November German CPI Inflation Rate Unchanged At 0.8%

According to preliminary data, German consumer prices rose 0.1% in November. The year-on-year rate was unchanged at 0.8% and both metrics were in line with market expectations.

Goods prices rose 0.5% in the year to November from 0.4% the previous month with a significant acceleration in food inflation to 1.2% from 0.0% offset by a faster decline in energy prices.

There was a decline in the annual rate of services-sector inflation to 1.1% from 1.3% in October with the annual increase in rents unchanged at 1.4%.

The inflation rate will continue to have an important underlying short-term impact given the impact on central bank policy expectations.

The Bundesbank will remain very sensitive to rising inflation and any move above the 1.0% would be likely to harden opposition to a continuation of the ECB’s bond buying programme.

Determined German opposition within the council would also make it more difficult for the ECB to push ahead with a continuation of full bond buying and would increase the likelihood of a compromise outcome.

Overall, the latest data is likely to ease concerns over rising inflation to some extent and will also tend to reduce slightly the risk of a very hard-line Bundesbank stance at the December ECB meeting. There is a slightly higher potential for a dovish ECB stance in December, especially if there is a low Eurozone inflation print on Wednesday, although there will still be a high degree of uncertainty over the meeting’s outcome.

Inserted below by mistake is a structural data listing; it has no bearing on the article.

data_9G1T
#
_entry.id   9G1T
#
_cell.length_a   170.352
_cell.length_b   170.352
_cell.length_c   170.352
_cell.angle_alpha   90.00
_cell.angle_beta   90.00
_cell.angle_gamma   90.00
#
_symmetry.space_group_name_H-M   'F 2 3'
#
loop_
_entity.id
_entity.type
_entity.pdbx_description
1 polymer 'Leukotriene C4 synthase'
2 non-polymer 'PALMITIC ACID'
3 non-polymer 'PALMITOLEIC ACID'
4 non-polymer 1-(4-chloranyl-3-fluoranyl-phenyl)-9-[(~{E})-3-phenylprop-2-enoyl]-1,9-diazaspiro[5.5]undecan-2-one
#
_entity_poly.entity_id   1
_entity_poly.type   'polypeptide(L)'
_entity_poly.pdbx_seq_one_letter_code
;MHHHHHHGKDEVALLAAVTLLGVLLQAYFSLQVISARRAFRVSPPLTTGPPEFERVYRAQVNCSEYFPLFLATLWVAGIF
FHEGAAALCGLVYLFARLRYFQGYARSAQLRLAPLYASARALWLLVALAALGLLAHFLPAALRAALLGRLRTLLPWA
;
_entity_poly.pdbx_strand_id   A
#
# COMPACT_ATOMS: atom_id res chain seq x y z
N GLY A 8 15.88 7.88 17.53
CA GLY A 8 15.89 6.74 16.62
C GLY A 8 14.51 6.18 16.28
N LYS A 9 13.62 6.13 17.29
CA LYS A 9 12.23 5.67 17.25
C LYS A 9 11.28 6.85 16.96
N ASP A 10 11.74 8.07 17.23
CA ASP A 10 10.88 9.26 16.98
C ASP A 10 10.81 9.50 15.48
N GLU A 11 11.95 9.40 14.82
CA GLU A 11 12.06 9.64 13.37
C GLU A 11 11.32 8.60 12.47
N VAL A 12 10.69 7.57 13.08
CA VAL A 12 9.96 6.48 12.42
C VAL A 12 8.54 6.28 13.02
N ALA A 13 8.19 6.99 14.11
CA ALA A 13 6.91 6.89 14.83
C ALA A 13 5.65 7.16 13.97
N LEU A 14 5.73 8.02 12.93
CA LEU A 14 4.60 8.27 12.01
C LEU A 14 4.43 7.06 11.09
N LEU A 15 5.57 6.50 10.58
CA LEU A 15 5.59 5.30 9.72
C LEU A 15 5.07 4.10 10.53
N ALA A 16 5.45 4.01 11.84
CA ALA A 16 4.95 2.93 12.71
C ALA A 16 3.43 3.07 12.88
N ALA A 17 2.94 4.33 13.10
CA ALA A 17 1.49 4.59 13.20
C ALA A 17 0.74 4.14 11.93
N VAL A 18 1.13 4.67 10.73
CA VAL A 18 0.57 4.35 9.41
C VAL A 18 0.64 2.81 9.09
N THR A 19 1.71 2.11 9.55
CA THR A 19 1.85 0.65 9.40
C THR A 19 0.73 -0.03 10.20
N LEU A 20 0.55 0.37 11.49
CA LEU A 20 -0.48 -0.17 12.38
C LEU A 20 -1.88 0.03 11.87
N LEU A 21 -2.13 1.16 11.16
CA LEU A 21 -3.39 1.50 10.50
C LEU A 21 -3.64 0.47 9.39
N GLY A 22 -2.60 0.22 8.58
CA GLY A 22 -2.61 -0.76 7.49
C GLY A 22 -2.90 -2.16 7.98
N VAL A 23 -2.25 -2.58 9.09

EUR/USD edged lower after the data and was close to daily lows around 1.0575, but bund prices were unable to recover ground and were still down around 13 ticks on the day with DAX index close to unchanged for the session.

Tim is a contributing author to He is an economist and has been involved in financial markets for over 20 years as an analyst. He specialises in global economic trends, macro policy and central banks. Extensive knowledge, experience and data mining is used to anticipate trends in equities, bonds and forex with a contrarian slant. He is a graduate of the University of York with a degree in Economics/Econometrics.